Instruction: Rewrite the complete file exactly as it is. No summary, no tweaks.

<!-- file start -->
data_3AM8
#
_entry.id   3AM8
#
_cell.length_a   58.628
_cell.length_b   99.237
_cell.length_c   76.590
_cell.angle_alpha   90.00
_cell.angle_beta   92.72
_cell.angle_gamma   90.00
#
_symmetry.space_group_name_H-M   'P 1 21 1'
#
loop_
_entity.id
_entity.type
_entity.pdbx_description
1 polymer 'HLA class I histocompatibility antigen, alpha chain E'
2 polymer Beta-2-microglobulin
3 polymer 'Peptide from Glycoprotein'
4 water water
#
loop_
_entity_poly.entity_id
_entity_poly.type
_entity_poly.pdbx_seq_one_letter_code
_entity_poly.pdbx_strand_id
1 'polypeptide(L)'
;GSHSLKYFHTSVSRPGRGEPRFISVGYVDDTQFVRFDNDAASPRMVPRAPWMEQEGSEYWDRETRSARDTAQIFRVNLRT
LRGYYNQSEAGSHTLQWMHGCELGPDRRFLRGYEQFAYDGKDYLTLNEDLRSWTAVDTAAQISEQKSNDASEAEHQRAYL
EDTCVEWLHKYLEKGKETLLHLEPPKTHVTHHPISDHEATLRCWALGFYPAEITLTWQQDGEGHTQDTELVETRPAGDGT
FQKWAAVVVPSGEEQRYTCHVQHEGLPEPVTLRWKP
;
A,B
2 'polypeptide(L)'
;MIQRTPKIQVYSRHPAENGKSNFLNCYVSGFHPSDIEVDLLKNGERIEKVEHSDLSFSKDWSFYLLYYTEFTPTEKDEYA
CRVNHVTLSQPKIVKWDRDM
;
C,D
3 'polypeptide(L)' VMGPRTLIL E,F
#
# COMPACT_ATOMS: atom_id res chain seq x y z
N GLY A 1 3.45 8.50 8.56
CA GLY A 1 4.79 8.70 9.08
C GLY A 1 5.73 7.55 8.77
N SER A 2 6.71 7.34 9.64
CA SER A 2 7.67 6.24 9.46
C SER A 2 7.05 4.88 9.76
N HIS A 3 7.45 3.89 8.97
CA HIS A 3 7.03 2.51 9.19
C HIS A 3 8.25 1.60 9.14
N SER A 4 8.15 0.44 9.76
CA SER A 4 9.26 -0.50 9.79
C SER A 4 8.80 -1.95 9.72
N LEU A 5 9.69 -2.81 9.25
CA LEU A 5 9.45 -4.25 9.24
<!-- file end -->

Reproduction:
data_3AM8
#
_entry.id   3AM8
#
_cell.length_a   58.628
_cell.length_b   99.237
_cell.length_c   76.590
_cell.angle_alpha   90.00
_cell.angle_beta   92.72
_cell.angle_gamma   90.00
#
_symmetry.space_group_name_H-M   'P 1 21 1'
#
loop_
_entity.id
_entity.type
_entity.pdbx_description
1 polymer 'HLA class I histocompatibility antigen, alpha chain E'
2 polymer Beta-2-microglobulin
3 polymer 'Peptide from Glycoprotein'
4 water water
#
loop_
_entity_poly.entity_id
_entity_poly.type
_entity_poly.pdbx_seq_one_letter_code
_entity_poly.pdbx_strand_id
1 'polypeptide(L)'
;GSHSLKYFHTSVSRPGRGEPRFISVGYVDDTQFVRFDNDAASPRMVPRAPWMEQEGSEYWDRETRSARDTAQIFRVNLRT
LRGYYNQSEAGSHTLQWMHGCELGPDRRFLRGYEQFAYDGKDYLTLNEDLRSWTAVDTAAQISEQKSNDASEAEHQRAYL
EDTCVEWLHKYLEKGKETLLHLEPPKTHVTHHPISDHEATLRCWALGFYPAEITLTWQQDGEGHTQDTELVETRPAGDGT
FQKWAAVVVPSGEEQRYTCHVQHEGLPEPVTLRWKP
;
A,B
2 'polypeptide(L)'
;MIQRTPKIQVYSRHPAENGKSNFLNCYVSGFHPSDIEVDLLKNGERIEKVEHSDLSFSKDWSFYLLYYTEFTPTEKDEYA
CRVNHVTLSQPKIVKWDRDM
;
C,D
3 'polypeptide(L)' VMGPRTLIL E,F
#
# COMPACT_ATOMS: atom_id res chain seq x y z
N GLY A 1 3.45 8.50 8.56
CA GLY A 1 4.79 8.70 9.08
C GLY A 1 5.73 7.55 8.77
N SER A 2 6.71 7.34 9.64
CA SER A 2 7.67 6.24 9.46
C SER A 2 7.05 4.88 9.76
N HIS A 3 7.45 3.89 8.97
CA HIS A 3 7.03 2.51 9.19
C HIS A 3 8.25 1.60 9.14
N SER A 4 8.15 0.44 9.76
CA SER A 4 9.26 -0.50 9.79
C SER A 4 8.80 -1.95 9.72
N LEU A 5 9.69 -2.81 9.25
CA LEU A 5 9.45 -4.25 9.24